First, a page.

Our high, high standard of living
In the 1950s and 1960s, a working man could support a family at a middle-class standard of living with just one income. It might surprise you to learn that one person working full-time, even at minimum wage, can still support a family of four at that standard of living. Nowadays we call that "living in poverty."
According to John E Schwarz in Illusions of Opportunity:
In the early 1950s, fully two fifths of American households had no automobile, about a third did not have a private telephone or a television, and the homes of about a third of all Americans were dilapidated or were without running water or a private toilet and bath. Only a small minority of families enjoyed such basics as a mixer or had a hot-water heater.
Those dilapidated shacks without hot water improved over the years, but as late as 1970 the median single-family home was still less than 1400 square feet (versus over 2200 now).
I have a personal recollection of the 1960s and 1970s (I graduated from high school in 1977). My dad was a college professor and probably made a pretty good income, but we never had a standard of living as high as lots of "poor" folks seem to have now: We never had air conditioning. We didn't get a second car until I was in high school. We didn't get a color TV until I'd gone away to college. We never took vacations overseas. Eating out was for special occasions.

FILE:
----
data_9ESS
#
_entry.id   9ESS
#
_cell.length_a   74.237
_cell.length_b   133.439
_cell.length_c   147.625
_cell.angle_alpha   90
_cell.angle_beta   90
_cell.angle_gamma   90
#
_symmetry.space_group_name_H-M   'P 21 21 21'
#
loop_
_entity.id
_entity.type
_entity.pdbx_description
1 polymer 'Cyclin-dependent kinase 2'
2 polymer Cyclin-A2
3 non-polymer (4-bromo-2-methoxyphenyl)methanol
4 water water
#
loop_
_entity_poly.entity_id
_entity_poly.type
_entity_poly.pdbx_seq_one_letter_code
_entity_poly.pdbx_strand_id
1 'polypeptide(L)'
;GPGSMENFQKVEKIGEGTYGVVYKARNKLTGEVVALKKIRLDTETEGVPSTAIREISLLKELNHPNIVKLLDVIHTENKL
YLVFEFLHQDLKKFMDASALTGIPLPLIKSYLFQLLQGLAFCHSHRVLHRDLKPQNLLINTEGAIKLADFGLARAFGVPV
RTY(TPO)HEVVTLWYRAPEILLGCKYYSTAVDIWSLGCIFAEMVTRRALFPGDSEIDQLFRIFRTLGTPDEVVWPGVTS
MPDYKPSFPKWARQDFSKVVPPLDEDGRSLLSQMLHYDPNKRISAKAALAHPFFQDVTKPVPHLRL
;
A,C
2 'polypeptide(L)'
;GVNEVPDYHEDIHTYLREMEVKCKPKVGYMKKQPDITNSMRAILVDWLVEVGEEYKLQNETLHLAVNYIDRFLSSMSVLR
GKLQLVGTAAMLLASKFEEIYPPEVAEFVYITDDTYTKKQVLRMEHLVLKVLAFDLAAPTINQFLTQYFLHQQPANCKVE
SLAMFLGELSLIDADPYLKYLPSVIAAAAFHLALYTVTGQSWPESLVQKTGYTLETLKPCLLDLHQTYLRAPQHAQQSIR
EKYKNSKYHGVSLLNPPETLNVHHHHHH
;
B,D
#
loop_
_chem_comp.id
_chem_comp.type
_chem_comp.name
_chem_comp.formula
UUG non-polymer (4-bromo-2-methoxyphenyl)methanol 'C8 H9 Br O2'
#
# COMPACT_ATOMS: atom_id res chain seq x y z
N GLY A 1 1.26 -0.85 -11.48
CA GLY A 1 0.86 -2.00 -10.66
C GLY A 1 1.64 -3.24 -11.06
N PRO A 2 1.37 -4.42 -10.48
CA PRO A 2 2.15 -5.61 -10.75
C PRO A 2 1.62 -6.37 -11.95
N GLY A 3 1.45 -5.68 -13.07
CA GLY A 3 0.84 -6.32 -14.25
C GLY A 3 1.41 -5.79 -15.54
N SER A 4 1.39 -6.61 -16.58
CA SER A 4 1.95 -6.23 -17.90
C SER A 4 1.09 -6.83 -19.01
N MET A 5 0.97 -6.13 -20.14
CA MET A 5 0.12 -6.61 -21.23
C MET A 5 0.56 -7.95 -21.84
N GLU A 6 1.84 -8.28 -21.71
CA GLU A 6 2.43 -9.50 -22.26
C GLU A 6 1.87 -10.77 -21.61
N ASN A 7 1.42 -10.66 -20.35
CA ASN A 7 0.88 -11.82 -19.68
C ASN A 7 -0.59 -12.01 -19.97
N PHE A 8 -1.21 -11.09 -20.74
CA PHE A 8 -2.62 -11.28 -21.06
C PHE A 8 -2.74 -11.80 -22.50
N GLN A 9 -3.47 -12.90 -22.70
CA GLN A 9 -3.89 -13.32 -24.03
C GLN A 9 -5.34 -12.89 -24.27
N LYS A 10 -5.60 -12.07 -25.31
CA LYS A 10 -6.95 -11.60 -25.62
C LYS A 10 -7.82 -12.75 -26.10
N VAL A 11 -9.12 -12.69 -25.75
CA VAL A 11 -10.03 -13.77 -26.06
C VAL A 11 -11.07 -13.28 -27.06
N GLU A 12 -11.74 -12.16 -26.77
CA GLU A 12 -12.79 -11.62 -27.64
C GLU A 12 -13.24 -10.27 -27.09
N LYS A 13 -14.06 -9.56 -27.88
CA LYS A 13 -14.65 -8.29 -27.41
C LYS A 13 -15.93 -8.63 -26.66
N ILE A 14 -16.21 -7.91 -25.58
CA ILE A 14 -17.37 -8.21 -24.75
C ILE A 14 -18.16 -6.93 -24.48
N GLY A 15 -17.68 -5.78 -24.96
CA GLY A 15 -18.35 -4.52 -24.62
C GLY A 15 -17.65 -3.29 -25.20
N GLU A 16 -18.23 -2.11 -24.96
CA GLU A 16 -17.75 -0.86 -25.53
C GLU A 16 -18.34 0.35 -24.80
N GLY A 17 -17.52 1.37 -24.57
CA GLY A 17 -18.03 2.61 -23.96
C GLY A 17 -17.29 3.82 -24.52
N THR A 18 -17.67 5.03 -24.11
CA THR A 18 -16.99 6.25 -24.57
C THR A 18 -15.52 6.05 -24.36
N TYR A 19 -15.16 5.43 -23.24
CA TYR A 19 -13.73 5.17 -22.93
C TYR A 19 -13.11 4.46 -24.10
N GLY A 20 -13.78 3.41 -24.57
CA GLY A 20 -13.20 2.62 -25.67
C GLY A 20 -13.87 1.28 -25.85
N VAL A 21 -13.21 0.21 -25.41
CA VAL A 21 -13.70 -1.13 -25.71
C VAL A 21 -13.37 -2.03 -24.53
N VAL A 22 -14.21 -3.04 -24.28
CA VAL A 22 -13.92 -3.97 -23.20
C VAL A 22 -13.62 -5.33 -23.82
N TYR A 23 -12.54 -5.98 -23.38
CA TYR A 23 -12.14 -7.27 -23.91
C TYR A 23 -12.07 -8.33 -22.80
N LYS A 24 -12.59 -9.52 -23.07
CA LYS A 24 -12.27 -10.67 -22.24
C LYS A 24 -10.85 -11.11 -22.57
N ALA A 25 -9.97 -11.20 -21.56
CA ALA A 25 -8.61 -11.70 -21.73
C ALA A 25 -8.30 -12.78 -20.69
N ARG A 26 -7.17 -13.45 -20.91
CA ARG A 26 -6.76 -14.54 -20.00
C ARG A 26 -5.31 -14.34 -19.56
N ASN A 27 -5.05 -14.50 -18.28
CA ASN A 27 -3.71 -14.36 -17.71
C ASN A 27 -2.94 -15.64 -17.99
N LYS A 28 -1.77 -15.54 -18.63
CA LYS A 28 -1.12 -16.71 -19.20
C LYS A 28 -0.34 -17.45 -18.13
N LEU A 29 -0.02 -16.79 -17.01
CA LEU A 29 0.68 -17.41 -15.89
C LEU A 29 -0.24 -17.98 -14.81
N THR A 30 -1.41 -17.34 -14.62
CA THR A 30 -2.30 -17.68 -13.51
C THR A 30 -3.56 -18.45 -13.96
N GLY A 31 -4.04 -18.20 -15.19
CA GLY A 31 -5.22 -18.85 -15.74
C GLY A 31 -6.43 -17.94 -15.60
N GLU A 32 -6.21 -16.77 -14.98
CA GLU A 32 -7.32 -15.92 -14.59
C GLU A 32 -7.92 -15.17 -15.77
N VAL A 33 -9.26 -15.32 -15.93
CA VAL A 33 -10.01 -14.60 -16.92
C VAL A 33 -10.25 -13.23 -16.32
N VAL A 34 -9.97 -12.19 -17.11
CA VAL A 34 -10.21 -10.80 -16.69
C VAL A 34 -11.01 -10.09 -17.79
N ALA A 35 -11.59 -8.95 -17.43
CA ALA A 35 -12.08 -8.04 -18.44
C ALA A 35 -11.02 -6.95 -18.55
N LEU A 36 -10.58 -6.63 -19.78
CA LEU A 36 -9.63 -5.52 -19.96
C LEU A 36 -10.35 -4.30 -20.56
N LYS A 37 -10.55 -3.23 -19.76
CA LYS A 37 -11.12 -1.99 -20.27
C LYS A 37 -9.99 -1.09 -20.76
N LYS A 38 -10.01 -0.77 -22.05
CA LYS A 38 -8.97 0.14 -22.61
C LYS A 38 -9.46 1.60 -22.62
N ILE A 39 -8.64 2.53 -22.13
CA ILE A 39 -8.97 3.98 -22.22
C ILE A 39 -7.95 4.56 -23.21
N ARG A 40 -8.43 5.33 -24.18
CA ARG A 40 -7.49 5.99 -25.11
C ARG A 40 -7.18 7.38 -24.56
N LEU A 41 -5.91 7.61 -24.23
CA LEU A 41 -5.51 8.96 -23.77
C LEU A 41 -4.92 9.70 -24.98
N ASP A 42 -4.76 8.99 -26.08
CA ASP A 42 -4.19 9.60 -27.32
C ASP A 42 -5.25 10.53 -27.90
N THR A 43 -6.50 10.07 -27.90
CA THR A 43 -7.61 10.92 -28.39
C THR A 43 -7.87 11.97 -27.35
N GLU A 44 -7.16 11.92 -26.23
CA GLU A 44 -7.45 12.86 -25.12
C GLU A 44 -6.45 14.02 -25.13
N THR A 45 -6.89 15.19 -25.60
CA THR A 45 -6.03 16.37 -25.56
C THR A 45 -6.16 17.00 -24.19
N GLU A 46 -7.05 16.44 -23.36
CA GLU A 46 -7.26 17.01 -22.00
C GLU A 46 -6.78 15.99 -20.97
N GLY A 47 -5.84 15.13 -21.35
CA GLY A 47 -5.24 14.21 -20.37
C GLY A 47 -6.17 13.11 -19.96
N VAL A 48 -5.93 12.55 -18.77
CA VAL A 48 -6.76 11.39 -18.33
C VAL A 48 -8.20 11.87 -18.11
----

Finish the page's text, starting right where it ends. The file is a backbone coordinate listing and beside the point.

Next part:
The key fact about the period was not the high standard of living, but that it was a rising standard of living, which made the period one of considerable optimism. I'm not advocating that anyone live at a 1950s (or even 1960s) standard of living, but I'd be pleased if people would quit romanticizing those days as a golden age of prosperity.
Real household income rose last year. At the same time, the earnings of both men and women fell. How can household incomes go up when the earnings of both and women go down? Easy: The number of workers per household go up.
The arithmetic of this strategy for making ends meet doesn't work well, though. Additional expenses are needed to support a second income--a second car, child care, additional commuting, higher rent (due to optimizing the living situation for two jobs instead of just one). The income from the second job is often smaller (else it would be considered the first job) and more heavily burdened by taxes.
In fact, most people understand that the second income doesn't contribute much to increasing the standard of living. It's at least as much a ploy for some stability in income (a hedge against the income of the first job being lost) and a way to maintain the employability of the second wage-earner.
A little frugality goes a long way. In fact, I take back what I said about wishing that people would quit romanticizing those days as a gold age of prosperity. If romanticizing those days motivates people to live a little more frugally, then they should do just that.